Mark C. Gordon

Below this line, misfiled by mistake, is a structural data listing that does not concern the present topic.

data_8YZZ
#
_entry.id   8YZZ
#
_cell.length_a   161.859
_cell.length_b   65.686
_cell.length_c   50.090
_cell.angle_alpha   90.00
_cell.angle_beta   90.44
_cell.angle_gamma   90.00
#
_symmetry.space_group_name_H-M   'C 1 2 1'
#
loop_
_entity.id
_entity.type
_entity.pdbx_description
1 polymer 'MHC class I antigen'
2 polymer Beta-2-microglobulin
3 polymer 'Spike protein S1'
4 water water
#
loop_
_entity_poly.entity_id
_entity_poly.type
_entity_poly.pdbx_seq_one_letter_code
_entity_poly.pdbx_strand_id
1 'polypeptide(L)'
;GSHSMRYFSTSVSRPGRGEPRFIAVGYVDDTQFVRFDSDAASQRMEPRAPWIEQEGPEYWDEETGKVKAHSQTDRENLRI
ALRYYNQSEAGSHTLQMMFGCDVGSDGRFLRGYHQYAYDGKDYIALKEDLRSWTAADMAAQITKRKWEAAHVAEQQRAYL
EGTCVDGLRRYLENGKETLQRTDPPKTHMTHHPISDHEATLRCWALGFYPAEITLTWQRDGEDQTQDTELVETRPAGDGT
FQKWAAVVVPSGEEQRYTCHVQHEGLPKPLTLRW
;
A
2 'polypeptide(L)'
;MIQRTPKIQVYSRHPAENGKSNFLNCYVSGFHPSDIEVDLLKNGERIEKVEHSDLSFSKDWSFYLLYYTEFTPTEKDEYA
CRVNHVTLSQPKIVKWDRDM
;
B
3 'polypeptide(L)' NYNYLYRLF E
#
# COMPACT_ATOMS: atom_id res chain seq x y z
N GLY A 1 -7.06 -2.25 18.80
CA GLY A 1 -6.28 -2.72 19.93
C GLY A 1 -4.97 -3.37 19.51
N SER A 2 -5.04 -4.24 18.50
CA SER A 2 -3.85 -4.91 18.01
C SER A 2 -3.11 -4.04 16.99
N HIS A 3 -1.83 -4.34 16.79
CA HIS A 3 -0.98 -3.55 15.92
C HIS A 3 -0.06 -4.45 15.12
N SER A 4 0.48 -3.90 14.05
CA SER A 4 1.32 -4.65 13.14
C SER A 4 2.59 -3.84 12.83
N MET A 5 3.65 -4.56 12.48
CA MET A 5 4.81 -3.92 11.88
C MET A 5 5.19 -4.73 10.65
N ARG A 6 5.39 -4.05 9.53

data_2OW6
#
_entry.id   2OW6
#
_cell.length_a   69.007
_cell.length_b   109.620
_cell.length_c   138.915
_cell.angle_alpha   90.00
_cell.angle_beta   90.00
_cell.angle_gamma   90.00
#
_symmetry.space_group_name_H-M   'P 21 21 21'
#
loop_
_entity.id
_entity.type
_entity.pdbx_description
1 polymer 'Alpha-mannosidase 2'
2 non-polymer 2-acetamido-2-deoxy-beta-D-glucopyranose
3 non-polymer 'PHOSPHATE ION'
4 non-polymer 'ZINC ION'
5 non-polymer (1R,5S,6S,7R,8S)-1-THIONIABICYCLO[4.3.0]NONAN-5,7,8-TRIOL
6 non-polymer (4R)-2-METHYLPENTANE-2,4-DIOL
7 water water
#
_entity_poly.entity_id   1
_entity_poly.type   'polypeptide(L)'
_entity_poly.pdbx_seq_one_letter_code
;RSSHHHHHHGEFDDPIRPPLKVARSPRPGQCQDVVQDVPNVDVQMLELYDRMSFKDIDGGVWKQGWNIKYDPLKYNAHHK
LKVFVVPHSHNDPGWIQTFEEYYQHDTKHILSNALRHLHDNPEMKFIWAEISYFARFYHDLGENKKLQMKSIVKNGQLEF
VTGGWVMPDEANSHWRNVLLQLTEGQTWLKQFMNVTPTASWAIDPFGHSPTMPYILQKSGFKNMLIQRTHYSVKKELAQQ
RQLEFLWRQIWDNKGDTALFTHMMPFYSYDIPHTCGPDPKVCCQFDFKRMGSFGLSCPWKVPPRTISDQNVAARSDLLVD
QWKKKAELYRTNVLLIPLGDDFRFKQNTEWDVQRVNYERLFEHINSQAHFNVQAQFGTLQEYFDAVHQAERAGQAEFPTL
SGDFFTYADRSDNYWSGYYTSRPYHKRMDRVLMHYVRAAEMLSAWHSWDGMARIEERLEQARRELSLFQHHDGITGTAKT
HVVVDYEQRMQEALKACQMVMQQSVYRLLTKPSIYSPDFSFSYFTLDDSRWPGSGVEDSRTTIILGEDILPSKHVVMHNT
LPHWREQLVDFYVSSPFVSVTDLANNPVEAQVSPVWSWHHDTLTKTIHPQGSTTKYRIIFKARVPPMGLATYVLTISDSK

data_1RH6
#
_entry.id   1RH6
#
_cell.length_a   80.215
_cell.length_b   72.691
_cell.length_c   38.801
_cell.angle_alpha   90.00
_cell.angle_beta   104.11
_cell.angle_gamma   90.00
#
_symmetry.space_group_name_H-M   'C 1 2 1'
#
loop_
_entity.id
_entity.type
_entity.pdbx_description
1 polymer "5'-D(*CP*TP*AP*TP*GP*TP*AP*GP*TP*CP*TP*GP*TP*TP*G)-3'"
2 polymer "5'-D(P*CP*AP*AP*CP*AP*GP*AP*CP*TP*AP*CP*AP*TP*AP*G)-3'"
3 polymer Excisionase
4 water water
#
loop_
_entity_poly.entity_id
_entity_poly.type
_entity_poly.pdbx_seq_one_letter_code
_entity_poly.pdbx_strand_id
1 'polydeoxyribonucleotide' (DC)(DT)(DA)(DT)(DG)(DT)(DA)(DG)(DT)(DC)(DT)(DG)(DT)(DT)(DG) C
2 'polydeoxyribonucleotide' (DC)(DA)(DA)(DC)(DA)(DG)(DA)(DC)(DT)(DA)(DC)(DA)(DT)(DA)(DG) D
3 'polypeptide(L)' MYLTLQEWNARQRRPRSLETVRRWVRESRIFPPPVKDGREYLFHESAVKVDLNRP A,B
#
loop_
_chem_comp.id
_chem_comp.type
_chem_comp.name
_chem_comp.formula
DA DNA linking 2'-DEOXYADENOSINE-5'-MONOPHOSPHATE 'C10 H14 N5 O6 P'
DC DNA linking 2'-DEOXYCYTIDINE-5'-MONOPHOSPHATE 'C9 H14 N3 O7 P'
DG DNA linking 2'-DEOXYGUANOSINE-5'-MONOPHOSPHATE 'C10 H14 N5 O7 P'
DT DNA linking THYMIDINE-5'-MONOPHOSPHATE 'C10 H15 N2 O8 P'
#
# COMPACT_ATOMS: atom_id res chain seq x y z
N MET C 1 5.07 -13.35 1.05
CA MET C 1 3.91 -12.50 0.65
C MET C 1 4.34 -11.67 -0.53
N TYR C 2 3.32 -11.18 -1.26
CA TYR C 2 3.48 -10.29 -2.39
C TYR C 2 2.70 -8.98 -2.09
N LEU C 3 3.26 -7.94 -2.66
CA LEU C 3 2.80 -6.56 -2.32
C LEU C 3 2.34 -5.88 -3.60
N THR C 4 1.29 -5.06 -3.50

For all the brilliance of the Framers' original insight that "ambition must be made to counteract ambition," federalism has been the scene of both great successes and conspicuous failures. it has shielded racism as well as liberty, and it has driven citizens to the battlefield as well as to the negotiating table. Many of the underlying issues of the federal relationship were resolved, not in the peaceful manner intended by the Framers, but rather in the carnage of Manassas, Antietam, and Gettysburg. One could argue that continuing to refer to the Framers' intent in this regard is akin to studying the drawings and notes of the architect for an edifice that collapsed long ago. These failures together with the fundamental changes of the past century have not, however, prevented both the Court and political leaders from looking to Madison, Hamilton, and other constitutional greats of the eighteenth century for guidance on federalism issues.

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